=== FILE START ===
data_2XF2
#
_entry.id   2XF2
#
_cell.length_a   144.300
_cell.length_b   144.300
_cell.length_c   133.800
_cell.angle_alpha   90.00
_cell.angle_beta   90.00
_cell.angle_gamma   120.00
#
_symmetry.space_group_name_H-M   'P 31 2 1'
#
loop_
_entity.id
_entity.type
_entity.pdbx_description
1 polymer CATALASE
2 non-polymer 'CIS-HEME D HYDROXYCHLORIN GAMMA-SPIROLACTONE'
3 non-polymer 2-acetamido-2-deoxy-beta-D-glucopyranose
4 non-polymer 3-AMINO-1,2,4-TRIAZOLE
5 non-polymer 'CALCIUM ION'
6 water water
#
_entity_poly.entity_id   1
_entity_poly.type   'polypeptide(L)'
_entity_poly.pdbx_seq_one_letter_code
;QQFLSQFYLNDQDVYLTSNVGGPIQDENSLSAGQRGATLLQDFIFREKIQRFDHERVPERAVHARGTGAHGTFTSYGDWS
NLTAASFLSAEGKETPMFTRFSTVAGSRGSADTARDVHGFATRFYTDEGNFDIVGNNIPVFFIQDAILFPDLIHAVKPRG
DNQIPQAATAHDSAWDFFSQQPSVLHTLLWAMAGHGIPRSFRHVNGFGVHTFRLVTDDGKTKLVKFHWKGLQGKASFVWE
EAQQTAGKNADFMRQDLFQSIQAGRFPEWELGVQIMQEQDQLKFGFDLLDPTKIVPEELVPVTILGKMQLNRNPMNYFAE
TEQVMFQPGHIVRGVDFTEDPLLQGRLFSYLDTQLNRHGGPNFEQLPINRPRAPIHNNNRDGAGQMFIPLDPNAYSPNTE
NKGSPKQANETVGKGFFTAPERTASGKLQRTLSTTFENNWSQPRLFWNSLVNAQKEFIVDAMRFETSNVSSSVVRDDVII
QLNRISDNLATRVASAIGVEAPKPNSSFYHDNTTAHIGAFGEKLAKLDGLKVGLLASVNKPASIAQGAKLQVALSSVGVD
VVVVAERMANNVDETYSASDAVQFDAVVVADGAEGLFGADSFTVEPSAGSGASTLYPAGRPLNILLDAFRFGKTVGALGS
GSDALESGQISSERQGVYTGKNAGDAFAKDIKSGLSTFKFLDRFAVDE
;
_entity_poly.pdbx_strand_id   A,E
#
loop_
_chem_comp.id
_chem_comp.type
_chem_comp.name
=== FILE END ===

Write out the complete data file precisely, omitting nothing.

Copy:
data_2XF2
#
_entry.id   2XF2
#
_cell.length_a   144.300
_cell.length_b   144.300
_cell.length_c   133.800
_cell.angle_alpha   90.00
_cell.angle_beta   90.00
_cell.angle_gamma   120.00
#
_symmetry.space_group_name_H-M   'P 31 2 1'
#
loop_
_entity.id
_entity.type
_entity.pdbx_description
1 polymer CATALASE
2 non-polymer 'CIS-HEME D HYDROXYCHLORIN GAMMA-SPIROLACTONE'
3 non-polymer 2-acetamido-2-deoxy-beta-D-glucopyranose
4 non-polymer 3-AMINO-1,2,4-TRIAZOLE
5 non-polymer 'CALCIUM ION'
6 water water
#
_entity_poly.entity_id   1
_entity_poly.type   'polypeptide(L)'
_entity_poly.pdbx_seq_one_letter_code
;QQFLSQFYLNDQDVYLTSNVGGPIQDENSLSAGQRGATLLQDFIFREKIQRFDHERVPERAVHARGTGAHGTFTSYGDWS
NLTAASFLSAEGKETPMFTRFSTVAGSRGSADTARDVHGFATRFYTDEGNFDIVGNNIPVFFIQDAILFPDLIHAVKPRG
DNQIPQAATAHDSAWDFFSQQPSVLHTLLWAMAGHGIPRSFRHVNGFGVHTFRLVTDDGKTKLVKFHWKGLQGKASFVWE
EAQQTAGKNADFMRQDLFQSIQAGRFPEWELGVQIMQEQDQLKFGFDLLDPTKIVPEELVPVTILGKMQLNRNPMNYFAE
TEQVMFQPGHIVRGVDFTEDPLLQGRLFSYLDTQLNRHGGPNFEQLPINRPRAPIHNNNRDGAGQMFIPLDPNAYSPNTE
NKGSPKQANETVGKGFFTAPERTASGKLQRTLSTTFENNWSQPRLFWNSLVNAQKEFIVDAMRFETSNVSSSVVRDDVII
QLNRISDNLATRVASAIGVEAPKPNSSFYHDNTTAHIGAFGEKLAKLDGLKVGLLASVNKPASIAQGAKLQVALSSVGVD
VVVVAERMANNVDETYSASDAVQFDAVVVADGAEGLFGADSFTVEPSAGSGASTLYPAGRPLNILLDAFRFGKTVGALGS
GSDALESGQISSERQGVYTGKNAGDAFAKDIKSGLSTFKFLDRFAVDE
;
_entity_poly.pdbx_strand_id   A,E
#
loop_
_chem_comp.id
_chem_comp.type
_chem_comp.name